6. I like it when I can feel the blue from the sky in a predominately B&W landscape. Excellent work balancing the light and the depth.

  7. Reblogged this on Maggie Brookes and commented:
    These pictures are great images of a similar phenomenon of mother nature to what happened at my house this past week. New Post on the Pacific Northwest Snow Storm 2012: “Snowy, with a chance of rain, ice, wind, and flooding” coming tomorrow.
    Until soon,
    Maggie B

  8. Wow. Who would have thought that you could find such beauty in something so simple. I love the winter, and you have brought out the exquisite beauty of ice in a way that few would have even noticed, yet alone be able to capture with a camera.

  9. These photographs are great! It makes me want to live in a winter wonderland for the photo opportunities even though I cannot stand the cold. I’m jealous of your work, great job. πŸ™‚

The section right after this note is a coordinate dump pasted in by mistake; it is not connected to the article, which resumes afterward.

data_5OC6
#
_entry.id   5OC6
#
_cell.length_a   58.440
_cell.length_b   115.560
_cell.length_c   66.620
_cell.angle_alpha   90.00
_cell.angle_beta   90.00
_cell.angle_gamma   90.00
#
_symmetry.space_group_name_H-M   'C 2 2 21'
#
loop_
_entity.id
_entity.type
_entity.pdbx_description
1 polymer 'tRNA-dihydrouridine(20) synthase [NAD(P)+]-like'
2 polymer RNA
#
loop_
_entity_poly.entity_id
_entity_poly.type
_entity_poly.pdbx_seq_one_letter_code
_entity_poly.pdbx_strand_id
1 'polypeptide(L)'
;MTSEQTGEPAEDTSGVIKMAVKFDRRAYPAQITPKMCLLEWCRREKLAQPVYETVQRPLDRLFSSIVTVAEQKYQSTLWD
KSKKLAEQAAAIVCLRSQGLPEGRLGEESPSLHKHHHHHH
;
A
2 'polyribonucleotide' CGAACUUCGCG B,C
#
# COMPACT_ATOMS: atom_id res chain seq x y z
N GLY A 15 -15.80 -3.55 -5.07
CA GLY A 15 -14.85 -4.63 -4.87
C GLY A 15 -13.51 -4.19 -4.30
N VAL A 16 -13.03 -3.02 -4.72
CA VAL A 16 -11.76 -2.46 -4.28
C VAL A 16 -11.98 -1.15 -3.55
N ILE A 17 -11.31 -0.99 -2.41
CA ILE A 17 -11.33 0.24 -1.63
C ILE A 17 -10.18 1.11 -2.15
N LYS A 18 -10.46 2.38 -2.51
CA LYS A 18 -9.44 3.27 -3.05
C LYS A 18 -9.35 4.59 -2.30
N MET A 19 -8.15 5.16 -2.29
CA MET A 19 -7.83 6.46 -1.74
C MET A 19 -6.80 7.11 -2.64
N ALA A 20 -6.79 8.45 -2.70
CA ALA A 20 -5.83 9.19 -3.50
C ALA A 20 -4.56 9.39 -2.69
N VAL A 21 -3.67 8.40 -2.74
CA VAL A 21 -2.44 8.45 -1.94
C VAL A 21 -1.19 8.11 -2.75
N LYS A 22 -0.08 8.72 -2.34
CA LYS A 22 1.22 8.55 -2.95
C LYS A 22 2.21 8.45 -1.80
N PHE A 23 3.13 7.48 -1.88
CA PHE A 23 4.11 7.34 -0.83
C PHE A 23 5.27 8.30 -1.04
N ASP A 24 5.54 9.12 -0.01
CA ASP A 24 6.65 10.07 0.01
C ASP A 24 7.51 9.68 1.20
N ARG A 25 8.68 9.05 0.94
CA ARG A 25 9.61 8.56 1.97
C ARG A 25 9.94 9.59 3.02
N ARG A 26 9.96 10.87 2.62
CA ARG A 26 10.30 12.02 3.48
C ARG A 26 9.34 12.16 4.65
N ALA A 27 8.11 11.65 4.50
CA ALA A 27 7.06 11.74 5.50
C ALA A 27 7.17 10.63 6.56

10. Karen your photos truly made me appreciate my Minnesota winters. I used to go sledding in the hills & would crawl through iced over forests.. We’d get up close & blow on the ice & watch it melt. Haven’t thot @ that in over 25yrs? I think I have some cousins to go reconnect with… thanks for the memories πŸ™‚

  11. It would be hard to take photographs of ice-covered plants that weren’t lovely. Your sense of composition, the depth of field you capture, and the dynamic angles you choose elevate these pictures to from pretty to breathtaking!

  12. This is beautiful! And reminded me so much about those days when I used to get up for school really early and on my way there was a valley of birch trees. And every-time after a rainy night in winter, I would find those trees shining like million diamonds because of the thick ice layer covering them. If it was early enough and the sky was cloudless, I could see the yellows, oranges and reds from the early sun playing among the thin icy branches… I think it’s a similar meaning that I got from watching these pictures πŸ™‚